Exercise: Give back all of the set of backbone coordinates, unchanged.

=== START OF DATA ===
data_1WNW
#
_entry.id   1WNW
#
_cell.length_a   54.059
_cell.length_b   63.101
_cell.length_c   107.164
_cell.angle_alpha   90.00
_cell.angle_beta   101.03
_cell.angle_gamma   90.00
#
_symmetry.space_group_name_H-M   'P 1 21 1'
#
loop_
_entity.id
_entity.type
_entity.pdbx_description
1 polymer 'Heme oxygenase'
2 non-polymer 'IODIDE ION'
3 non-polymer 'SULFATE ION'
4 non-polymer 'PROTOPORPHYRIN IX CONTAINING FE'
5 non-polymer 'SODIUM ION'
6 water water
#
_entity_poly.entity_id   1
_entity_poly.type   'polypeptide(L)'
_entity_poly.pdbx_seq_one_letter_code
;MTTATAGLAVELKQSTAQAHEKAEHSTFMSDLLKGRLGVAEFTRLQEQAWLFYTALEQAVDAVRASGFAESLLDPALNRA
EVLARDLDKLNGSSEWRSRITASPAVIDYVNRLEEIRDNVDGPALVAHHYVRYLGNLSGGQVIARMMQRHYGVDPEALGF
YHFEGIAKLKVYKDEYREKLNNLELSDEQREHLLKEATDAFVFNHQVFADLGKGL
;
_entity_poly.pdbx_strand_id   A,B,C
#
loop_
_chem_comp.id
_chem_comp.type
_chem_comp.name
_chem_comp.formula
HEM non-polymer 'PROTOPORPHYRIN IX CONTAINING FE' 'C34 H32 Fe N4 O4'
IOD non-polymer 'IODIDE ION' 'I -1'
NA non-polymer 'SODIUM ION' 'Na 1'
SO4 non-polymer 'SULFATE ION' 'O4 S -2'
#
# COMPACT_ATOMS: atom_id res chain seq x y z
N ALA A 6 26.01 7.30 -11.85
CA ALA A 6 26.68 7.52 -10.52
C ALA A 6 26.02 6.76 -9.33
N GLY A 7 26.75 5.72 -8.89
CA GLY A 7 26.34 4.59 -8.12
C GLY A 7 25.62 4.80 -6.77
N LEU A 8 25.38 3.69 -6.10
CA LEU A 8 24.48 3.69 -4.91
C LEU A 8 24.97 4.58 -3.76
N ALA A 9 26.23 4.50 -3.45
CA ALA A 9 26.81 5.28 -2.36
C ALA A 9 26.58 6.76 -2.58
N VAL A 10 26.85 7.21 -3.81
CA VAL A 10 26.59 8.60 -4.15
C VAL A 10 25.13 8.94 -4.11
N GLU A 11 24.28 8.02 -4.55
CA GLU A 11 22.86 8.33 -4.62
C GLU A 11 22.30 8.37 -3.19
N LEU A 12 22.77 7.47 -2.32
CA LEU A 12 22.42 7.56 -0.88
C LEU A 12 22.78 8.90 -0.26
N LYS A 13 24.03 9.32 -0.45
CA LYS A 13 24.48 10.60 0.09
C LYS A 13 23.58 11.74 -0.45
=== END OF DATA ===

data_1WNW
#
_entry.id   1WNW
#
_cell.length_a   54.059
_cell.length_b   63.101
_cell.length_c   107.164
_cell.angle_alpha   90.00
_cell.angle_beta   101.03
_cell.angle_gamma   90.00
#
_symmetry.space_group_name_H-M   'P 1 21 1'
#
loop_
_entity.id
_entity.type
_entity.pdbx_description
1 polymer 'Heme oxygenase'
2 non-polymer 'IODIDE ION'
3 non-polymer 'SULFATE ION'
4 non-polymer 'PROTOPORPHYRIN IX CONTAINING FE'
5 non-polymer 'SODIUM ION'
6 water water
#
_entity_poly.entity_id   1
_entity_poly.type   'polypeptide(L)'
_entity_poly.pdbx_seq_one_letter_code
;MTTATAGLAVELKQSTAQAHEKAEHSTFMSDLLKGRLGVAEFTRLQEQAWLFYTALEQAVDAVRASGFAESLLDPALNRA
EVLARDLDKLNGSSEWRSRITASPAVIDYVNRLEEIRDNVDGPALVAHHYVRYLGNLSGGQVIARMMQRHYGVDPEALGF
YHFEGIAKLKVYKDEYREKLNNLELSDEQREHLLKEATDAFVFNHQVFADLGKGL
;
_entity_poly.pdbx_strand_id   A,B,C
#
loop_
_chem_comp.id
_chem_comp.type
_chem_comp.name
_chem_comp.formula
HEM non-polymer 'PROTOPORPHYRIN IX CONTAINING FE' 'C34 H32 Fe N4 O4'
IOD non-polymer 'IODIDE ION' 'I -1'
NA non-polymer 'SODIUM ION' 'Na 1'
SO4 non-polymer 'SULFATE ION' 'O4 S -2'
#
# COMPACT_ATOMS: atom_id res chain seq x y z
N ALA A 6 26.01 7.30 -11.85
CA ALA A 6 26.68 7.52 -10.52
C ALA A 6 26.02 6.76 -9.33
N GLY A 7 26.75 5.72 -8.89
CA GLY A 7 26.34 4.59 -8.12
C GLY A 7 25.62 4.80 -6.77
N LEU A 8 25.38 3.69 -6.10
CA LEU A 8 24.48 3.69 -4.91
C LEU A 8 24.97 4.58 -3.76
N ALA A 9 26.23 4.50 -3.45
CA ALA A 9 26.81 5.28 -2.36
C ALA A 9 26.58 6.76 -2.58
N VAL A 10 26.85 7.21 -3.81
CA VAL A 10 26.59 8.60 -4.15
C VAL A 10 25.13 8.94 -4.11
N GLU A 11 24.28 8.02 -4.55
CA GLU A 11 22.86 8.33 -4.62
C GLU A 11 22.30 8.37 -3.19
N LEU A 12 22.77 7.47 -2.32
CA LEU A 12 22.42 7.56 -0.88
C LEU A 12 22.78 8.90 -0.26
N LYS A 13 24.03 9.32 -0.45
CA LYS A 13 24.48 10.60 0.09
C LYS A 13 23.58 11.74 -0.45